With those property tax exemptions, there’s also the point of them not paying for services and public right of ways that they need to operate. More dense development typically is the only property that returns more than it costs cities to maintain. This means not only are the urban poor subsidizing suburban development, but they’re subsidizing the giant corporations they work for. And they’re not even paid a fair living wage to begin with due to deregulation.
Let me just take a wild guess and say that practically everything has gotten worse and almost nothing has gotten better for Louisiana residents since this video was produced. Get out while (if) you still can. I’ve struggled here my whole life and I’ve finally had enough. I’m selling my possessions and moving away with whatever fits in my beat up 90’s car as soon as I can manage it, and I will never look back.
I’m from Mississippi, a genuinely poor state with poor natural resources and high corruption – not so much on the corporate-political level, but rather internally to our politics. Both sides of the government participate in these practices, and its no wonder that our state remains poor. Whenever I cross over into Louisiana, however, I’m always shocked at how destitute things are. Like this video states, there are so many reasons that Louisiana should be one of the richest states in the United States, and I’ve been aware of them for a long time. It’s baffled me for years that a state so strategically placed and rich in natural resources could possibly be on a level of poverty like Mississippi. Now I know why, and it breaks my heart to see a state that could be so prosperous falling to corruption and poverty that has no business being in it. Unlike Mississippi, there is no excuse for Louisiana to be at the bottom. I sincerely hope this changes.
You think those good ol’ boys on the state board might be getting some kick backs from all those tax exemptions they hand out so freely ?
Having lived in Alaska, where every citizen received a yearly dividend from investment of oil lease fees, this is sickening to hear. Louisiana should be one of the most flush states in the nation if it weren’t for trickle-down economics and tax breaks for the wealthy. The impact of these industries should be beneficial to the area not debilitating. The bottom line is that the people of the state of Louisiana are paying (or losing out on) the taxes that should be spread out to all the consumers. Good luck to all in Louisiana, I hope you finally get this corrected.
“No one will really understand politics until they understand that politicians are not trying to solve our problems. They are trying to solve their own problems – of which getting elected and re-elected are number one and number two. Whatever is number three is far behind.”
OMG, I had no idea how bad this was. I lived in New Orleans, Louisiana for 10 years. I actually left because of lack of opportunities, widespread poverty and lackluster healthcare system. I also knew that my life expectancy would go down drastically if I stayed. I did develop endocrine health issues during and and immediately after living there. It took 10 years to figure out what was wrong with me. My DNA may have been predisposed to these problems, but maybe they may never have come up if I never lived there.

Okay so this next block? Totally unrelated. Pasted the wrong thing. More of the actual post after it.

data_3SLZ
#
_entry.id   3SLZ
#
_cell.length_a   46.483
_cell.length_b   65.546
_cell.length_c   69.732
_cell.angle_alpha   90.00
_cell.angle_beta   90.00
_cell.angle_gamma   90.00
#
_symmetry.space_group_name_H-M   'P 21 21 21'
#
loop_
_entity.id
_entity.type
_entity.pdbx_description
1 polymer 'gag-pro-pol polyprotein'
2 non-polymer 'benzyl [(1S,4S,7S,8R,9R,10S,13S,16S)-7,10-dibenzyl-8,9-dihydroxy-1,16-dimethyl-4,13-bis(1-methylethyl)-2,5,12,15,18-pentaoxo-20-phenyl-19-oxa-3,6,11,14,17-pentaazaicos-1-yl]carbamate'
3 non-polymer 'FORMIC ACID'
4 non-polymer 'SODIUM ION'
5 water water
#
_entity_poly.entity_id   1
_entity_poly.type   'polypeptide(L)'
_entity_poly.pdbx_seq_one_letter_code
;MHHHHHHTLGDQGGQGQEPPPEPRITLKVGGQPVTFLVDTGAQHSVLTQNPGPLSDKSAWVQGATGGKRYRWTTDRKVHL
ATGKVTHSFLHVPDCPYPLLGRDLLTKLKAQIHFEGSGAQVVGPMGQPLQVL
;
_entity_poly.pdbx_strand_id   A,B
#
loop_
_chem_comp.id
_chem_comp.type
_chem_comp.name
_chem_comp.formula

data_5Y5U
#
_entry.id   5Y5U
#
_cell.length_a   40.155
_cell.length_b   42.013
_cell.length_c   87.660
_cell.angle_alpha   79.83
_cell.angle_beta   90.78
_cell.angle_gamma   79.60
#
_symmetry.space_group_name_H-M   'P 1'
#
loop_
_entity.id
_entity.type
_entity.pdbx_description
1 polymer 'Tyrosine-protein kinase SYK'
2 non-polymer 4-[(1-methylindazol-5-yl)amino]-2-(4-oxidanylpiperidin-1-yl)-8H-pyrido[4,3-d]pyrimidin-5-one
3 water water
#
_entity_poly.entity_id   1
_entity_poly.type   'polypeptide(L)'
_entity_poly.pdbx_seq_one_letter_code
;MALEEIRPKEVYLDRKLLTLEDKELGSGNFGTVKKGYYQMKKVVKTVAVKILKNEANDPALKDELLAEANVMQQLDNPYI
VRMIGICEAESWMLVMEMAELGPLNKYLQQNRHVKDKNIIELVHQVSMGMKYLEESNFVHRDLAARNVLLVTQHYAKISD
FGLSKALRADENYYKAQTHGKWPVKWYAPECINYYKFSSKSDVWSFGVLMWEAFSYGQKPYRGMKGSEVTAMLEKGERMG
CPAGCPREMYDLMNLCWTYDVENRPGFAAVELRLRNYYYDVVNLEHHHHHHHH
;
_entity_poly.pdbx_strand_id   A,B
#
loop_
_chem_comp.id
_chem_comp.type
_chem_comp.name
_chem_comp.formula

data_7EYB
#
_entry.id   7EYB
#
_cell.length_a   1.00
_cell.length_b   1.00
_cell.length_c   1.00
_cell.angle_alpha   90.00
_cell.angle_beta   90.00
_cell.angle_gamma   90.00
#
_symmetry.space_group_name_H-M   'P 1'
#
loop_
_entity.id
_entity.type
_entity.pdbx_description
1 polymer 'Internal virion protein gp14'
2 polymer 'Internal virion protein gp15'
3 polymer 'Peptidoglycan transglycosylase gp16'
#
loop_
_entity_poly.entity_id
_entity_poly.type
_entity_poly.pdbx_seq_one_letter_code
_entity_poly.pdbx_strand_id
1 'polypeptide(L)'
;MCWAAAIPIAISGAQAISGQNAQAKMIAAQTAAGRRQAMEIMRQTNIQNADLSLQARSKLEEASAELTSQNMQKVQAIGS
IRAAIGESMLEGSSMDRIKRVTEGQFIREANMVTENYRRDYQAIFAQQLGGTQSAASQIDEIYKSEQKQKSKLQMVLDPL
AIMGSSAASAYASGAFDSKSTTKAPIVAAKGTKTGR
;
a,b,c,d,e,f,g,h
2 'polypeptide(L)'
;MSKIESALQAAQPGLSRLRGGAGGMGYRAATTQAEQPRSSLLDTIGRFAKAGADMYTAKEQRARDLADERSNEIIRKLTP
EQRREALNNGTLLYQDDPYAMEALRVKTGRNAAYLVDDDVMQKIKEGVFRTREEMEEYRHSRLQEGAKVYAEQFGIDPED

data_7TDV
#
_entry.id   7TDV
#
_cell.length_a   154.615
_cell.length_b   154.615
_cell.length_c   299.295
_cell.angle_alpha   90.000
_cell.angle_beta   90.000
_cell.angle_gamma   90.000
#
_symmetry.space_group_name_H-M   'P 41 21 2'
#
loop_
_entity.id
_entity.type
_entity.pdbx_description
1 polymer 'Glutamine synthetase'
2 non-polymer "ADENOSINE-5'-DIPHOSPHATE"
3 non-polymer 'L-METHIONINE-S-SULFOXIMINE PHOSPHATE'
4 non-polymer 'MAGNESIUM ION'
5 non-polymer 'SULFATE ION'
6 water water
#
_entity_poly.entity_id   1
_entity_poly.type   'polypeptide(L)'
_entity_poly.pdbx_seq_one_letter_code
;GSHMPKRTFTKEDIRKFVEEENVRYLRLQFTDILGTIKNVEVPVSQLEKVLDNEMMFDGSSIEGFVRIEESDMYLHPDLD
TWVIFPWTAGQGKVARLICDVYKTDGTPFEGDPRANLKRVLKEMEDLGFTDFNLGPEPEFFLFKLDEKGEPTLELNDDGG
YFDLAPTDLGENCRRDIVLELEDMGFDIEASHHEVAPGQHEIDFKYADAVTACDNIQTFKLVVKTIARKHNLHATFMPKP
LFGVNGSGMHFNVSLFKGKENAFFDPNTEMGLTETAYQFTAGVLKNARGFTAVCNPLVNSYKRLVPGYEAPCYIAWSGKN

This could also be useful to show to the decision makers in most other states if nothing else to show what not to do.

But how does bitcoin actually work? (2017)

The math behind cryptocurrencies.
Help fund future projects:
An equally valuable form of support is to simply share some of the videos.
Special thanks to these supporters:
This video was also funded with help from Protocol Labs:

Some people have asked if this channel accepts contributions in cryptocurrency form. As a matter of fact, it does:
ENS: 3b1b.eth

2^256 video:

Music by Vincent Rubinetti:…

Here are a few other resources I’d recommend:

Original Bitcoin paper:

Block explorer:

Blog post by Michael Nielsen:
(This is particularly good for understanding the details of what transactions look like, which is something this video did not cover)

Video by CuriousInventor:

Video by Anders Brownworth:

Ethereum white paper:


Other Videos by video creator



this was awesome! I was having trouble on understanding the nodes vs. miners as well as the random number / difficulty adjustment but this totally cleared it up!
It’s an extremely information dense lecture. You have to watch portions of it again and again to grasp the underlying concepts. But once you’ve finished it, you feel so damn confident.
5 years later and I still comeback to this Blockchain explanation to check if my understanding, love it
You have no idea how much I’ve tried to find an article or video actually explaining how cryptocurrencies work. Everyone else just goes around with analogies. They probably don’t understand fully themselves. Thanks man.


This is the clearest video I’ve ever seen, and I still don’t get it.
10:00 “The history of transactions is the currency” interesting Edit: 17:30 I love how I now know what a block chain is, and it wasn’t as mind blowing as people on the internet made it seem. And I’m pretty sure blockchains are done in introductory coding courses. (Though not as complex). Edit 2: 18:25 so THAT’S why mining is profitable. I get it now. That circles back to the claim made ~10 mins in. Edit 3: 21:15 So, bitcoin ‘authority’, in essence, is computing power, and bitcoin ‘identity’ is the a blockchain made by the original owner? Great video. As you can see I am still shaky on complete understanding, BUT this was the only useful explaination of Bitcoin and crypto I’ve seen so far (for me). So I am greatful. and maybe this will lead me to understanding others.